If you had the chance to catch at a few holes of the Amateur Championship on TV last week, then you’ll know what a wonderful place Royal Porthcawl is to play golf.
It must be one of the one spectacular approaches to a club in the world, with the jagged rocks of the Glamorgan coast truly a sight to behold as you hug the coastline on the road towards the clubhouse.
The views across the Bristol Channel and the Gower Peninsula really need to be seen to be believed and, if you go and play Royal Porthcawl, you’ll get plenty of chance to get a good look.
Unusually, you have a sea view from every hole on the course.
Initially, there will be some scepticism at hearing a fact like that but, having walked every hole during a visit to the Amateur, I can attest to its truth.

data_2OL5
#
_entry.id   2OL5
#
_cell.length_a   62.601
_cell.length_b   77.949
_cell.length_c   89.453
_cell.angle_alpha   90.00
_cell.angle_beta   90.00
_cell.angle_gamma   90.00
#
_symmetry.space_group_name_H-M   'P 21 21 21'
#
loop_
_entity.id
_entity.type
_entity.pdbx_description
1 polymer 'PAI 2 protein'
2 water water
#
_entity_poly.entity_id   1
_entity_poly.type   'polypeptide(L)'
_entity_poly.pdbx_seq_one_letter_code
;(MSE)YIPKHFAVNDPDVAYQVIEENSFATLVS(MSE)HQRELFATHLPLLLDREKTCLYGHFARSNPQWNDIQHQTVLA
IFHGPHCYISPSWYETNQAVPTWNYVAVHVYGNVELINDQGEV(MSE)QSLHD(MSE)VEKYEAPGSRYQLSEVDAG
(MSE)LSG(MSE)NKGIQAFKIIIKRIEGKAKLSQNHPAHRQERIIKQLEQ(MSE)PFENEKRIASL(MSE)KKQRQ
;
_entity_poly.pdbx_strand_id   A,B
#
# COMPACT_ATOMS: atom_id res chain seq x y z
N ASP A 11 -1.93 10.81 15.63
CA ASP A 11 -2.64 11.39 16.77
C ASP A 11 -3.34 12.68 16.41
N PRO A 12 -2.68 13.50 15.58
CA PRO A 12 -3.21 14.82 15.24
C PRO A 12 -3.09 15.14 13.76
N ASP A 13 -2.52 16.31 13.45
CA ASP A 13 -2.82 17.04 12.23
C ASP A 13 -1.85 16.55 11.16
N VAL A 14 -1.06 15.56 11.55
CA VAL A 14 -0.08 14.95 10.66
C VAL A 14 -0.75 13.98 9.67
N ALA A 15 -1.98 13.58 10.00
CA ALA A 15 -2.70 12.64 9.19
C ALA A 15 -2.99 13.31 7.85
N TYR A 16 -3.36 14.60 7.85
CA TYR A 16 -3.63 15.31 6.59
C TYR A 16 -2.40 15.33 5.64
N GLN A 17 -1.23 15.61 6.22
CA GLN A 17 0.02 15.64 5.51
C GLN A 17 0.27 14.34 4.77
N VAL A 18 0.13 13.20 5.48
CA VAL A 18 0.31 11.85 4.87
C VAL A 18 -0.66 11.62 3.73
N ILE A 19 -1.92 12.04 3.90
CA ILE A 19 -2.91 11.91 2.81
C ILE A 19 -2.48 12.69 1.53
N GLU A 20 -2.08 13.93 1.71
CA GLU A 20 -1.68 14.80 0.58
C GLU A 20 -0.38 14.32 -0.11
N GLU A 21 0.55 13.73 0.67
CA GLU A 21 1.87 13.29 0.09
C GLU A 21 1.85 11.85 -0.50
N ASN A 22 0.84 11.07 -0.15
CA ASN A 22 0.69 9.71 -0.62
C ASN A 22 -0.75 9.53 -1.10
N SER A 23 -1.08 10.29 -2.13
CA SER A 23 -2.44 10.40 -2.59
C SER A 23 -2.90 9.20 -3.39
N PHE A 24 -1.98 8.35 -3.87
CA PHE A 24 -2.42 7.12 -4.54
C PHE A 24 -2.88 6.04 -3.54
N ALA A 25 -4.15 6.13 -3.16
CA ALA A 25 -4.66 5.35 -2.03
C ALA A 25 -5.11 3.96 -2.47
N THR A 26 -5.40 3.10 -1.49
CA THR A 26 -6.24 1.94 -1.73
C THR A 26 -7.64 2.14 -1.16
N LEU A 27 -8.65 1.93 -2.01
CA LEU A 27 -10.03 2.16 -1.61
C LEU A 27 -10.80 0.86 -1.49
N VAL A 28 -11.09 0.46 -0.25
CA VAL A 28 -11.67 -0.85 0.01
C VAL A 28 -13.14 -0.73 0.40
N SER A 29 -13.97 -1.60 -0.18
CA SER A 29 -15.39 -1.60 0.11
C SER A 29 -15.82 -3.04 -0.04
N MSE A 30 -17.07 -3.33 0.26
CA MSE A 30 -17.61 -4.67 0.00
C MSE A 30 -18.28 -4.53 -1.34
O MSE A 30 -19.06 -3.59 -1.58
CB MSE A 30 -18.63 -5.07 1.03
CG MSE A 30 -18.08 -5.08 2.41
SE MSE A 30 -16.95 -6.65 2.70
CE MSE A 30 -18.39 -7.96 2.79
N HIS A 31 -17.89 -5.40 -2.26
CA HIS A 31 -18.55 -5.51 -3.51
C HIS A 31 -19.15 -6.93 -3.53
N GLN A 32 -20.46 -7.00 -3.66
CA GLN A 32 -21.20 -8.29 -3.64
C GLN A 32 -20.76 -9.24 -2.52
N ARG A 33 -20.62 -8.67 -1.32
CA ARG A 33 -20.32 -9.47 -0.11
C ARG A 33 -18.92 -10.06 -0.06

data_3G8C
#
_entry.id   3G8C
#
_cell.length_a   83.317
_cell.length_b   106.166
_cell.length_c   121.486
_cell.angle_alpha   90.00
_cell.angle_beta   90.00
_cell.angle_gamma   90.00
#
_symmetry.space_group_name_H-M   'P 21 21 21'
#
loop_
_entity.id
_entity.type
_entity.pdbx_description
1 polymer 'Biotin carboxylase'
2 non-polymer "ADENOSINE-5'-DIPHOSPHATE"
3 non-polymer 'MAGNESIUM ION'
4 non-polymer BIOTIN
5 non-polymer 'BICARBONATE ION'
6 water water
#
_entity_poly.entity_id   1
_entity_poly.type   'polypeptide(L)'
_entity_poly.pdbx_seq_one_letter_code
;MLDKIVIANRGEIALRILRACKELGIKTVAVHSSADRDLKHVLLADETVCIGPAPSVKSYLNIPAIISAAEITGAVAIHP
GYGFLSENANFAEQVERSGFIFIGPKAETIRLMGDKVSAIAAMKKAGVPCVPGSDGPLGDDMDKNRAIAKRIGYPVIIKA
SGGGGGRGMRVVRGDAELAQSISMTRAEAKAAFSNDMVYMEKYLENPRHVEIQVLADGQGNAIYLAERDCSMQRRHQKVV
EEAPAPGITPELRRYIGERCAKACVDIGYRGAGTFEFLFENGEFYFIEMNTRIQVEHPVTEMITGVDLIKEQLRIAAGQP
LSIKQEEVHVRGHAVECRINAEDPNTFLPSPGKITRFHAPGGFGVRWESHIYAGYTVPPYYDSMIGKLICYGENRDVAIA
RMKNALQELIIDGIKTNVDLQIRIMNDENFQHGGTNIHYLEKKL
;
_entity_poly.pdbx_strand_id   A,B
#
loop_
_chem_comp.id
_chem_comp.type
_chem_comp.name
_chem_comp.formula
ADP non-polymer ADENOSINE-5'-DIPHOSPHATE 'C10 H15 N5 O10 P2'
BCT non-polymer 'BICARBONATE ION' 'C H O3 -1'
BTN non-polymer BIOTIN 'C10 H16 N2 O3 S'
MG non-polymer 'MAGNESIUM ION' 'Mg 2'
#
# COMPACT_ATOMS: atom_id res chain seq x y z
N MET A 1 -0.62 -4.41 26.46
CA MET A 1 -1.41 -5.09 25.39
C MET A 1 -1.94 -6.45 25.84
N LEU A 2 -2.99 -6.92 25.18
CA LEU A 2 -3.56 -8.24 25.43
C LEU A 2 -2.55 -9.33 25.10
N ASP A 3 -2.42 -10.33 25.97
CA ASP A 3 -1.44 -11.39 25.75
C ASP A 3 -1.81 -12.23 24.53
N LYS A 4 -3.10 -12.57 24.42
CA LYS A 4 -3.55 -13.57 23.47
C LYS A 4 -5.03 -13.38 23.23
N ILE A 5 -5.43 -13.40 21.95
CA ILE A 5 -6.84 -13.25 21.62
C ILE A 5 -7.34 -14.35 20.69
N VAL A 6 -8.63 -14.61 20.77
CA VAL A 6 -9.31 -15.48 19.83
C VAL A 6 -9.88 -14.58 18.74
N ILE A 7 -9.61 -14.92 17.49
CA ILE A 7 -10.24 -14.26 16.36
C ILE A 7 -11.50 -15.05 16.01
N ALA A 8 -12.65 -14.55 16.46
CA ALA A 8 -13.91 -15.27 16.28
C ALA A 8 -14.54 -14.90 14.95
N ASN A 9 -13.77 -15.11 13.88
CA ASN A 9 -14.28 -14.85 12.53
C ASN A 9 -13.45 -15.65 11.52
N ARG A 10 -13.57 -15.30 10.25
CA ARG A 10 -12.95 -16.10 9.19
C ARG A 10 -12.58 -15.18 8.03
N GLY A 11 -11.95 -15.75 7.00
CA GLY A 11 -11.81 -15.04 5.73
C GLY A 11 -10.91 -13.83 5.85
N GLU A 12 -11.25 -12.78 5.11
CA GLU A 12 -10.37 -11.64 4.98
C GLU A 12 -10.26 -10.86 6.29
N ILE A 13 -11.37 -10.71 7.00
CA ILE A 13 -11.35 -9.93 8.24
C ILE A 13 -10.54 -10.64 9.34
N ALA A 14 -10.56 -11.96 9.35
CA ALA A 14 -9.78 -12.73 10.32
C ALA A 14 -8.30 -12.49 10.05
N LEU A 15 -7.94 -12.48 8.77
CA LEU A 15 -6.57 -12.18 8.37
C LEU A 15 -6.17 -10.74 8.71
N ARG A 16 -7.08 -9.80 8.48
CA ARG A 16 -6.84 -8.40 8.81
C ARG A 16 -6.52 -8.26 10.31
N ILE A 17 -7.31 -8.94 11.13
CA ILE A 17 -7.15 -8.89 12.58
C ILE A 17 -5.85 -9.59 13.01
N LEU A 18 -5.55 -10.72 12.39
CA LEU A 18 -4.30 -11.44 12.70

Whether it is to your left, as it dominates the view through the first three holes, to your back or in front down the wonderful closing hole, the absence of sand hills that normally frame links courses does make for an amazing vista as you play a round.
The views aren’t the only thing that makes Royal Porthcawl special. The clubhouse is set to be nearer the high tide mark than any other in Britain.
That 40 foot tide, one of the highest in the world, means no two visits to the course ever look the same.
And parts of the clubhouse itself have their own unique history. Opened in 1899, the historic rooms which face the sea originally began life as workmen’s quarters in Queen Victoria’s Diamond Jubilee Exhibition at Crystal Palace.
It was taken down and then reassembled at Porthcawl, surviving not only more than a century of use but the winds and storms that have crashed up the Bristol Channel over the decades.
A rather odd structure that is as unconventional a clubhouse as you might see on your golfing travels, it merely makes a trip to Rest Bay that bit more special.